Nowadays translation applications use machine learning to improve translation to an almost human level. At AADIMATIQ, a translation and interpretation company, we know that although they have improved exponentially they are not yet exact interpreters. The systems continue to make mistakes due to lack of context or difficulty when translating.

Machine translation has evolved since the 17th century, when Descartes was already committed to simultaneous translation, but it was not until the 1950s that the idea began to take hold with the Georgetown–IBM experiment. However, it has been in recent years with the development of artificial intelligence (AI) that machine translation has exponentially improved its results albeit without being entirely accurate.

The term artificial intelligence was promoted by John McCarthy and Marvin Minsky in 1956. John McCarthy defined it as “the science and engineering of making intelligent machines, especially intelligent computer programs.”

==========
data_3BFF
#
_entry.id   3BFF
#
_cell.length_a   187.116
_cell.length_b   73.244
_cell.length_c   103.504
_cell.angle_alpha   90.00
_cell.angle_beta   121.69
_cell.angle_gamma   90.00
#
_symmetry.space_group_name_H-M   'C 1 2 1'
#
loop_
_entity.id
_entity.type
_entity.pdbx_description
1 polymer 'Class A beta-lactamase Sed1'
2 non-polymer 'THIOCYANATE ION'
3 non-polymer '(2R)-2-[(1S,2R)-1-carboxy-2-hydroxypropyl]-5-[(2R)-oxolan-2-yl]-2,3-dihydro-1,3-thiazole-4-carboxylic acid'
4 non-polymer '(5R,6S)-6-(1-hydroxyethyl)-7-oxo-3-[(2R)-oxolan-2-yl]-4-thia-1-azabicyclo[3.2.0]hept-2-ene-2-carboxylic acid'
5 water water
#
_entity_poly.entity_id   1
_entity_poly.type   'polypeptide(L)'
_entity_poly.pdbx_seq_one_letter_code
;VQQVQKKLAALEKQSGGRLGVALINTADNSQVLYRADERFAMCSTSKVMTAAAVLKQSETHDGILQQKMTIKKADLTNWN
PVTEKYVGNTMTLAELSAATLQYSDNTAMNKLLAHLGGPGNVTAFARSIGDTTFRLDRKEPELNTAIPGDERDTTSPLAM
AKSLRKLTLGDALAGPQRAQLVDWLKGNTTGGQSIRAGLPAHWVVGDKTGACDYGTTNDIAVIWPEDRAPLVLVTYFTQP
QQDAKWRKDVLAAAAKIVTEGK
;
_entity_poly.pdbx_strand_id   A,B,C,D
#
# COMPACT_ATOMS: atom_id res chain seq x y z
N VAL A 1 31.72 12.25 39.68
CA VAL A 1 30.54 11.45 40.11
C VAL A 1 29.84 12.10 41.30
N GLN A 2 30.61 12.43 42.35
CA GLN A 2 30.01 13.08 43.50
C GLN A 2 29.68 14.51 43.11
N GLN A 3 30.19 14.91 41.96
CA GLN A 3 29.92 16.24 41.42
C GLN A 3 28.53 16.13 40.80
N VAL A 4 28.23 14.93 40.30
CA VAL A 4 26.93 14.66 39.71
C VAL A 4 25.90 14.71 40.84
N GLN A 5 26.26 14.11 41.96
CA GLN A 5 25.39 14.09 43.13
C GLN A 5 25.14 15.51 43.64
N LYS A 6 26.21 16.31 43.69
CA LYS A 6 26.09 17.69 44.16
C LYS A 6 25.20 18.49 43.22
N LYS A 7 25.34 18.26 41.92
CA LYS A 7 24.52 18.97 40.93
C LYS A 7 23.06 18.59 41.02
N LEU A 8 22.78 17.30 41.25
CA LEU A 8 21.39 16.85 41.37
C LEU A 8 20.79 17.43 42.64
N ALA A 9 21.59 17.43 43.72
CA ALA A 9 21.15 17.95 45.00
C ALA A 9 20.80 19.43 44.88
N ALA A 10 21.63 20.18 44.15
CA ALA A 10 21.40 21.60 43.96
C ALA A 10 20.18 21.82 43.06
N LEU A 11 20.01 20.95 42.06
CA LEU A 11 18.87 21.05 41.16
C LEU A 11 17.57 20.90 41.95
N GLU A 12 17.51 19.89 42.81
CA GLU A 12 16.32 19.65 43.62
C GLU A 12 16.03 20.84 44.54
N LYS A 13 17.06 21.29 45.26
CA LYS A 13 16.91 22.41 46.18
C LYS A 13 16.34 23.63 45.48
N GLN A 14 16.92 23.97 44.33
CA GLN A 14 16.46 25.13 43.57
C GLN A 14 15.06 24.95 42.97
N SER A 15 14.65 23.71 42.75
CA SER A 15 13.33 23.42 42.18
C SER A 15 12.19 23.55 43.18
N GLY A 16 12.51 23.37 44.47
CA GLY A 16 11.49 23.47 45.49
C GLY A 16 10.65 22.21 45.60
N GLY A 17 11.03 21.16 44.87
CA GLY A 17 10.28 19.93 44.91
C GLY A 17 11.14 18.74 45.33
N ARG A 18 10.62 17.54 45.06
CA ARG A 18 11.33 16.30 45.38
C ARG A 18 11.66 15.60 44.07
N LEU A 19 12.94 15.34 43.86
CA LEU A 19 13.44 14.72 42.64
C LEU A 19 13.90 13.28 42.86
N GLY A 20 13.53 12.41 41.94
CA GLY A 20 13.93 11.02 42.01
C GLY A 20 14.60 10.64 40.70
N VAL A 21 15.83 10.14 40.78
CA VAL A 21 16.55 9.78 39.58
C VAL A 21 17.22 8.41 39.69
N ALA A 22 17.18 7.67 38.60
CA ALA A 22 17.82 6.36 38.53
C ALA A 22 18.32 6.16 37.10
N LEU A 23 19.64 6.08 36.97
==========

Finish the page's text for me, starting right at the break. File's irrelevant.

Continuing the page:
For Marvin Minsky, artificial intelligence was “the science of making machines do things that would require intelligence if done by men.”

Therefore AI as used in translation is the translation from one language to another as if it were done by a human translator. However, artificial intelligence applied to the field of translation has a long way to go. Machine systems are not yet exact and few companies should rely on them for their communication.

The privacy of these translations also has to be taken into account. At AADIMATIQ, a translation and interpretation company, all our services are accompanied by a non-disclosure agreement, whereas when we use a machine translation system we do not know what happens to the information we give to the system or to machine translation applications.

In short, translation systems have evolved, and especially compared to the beginning they have improved in the type of systems they translate. They increasingly provide more specific translations without actually doing the work of a translator, because they are never, or rather are not at the moment, capable of transferring or interpreting professionally. This is the potential of a translator and interpreter: we are not machines.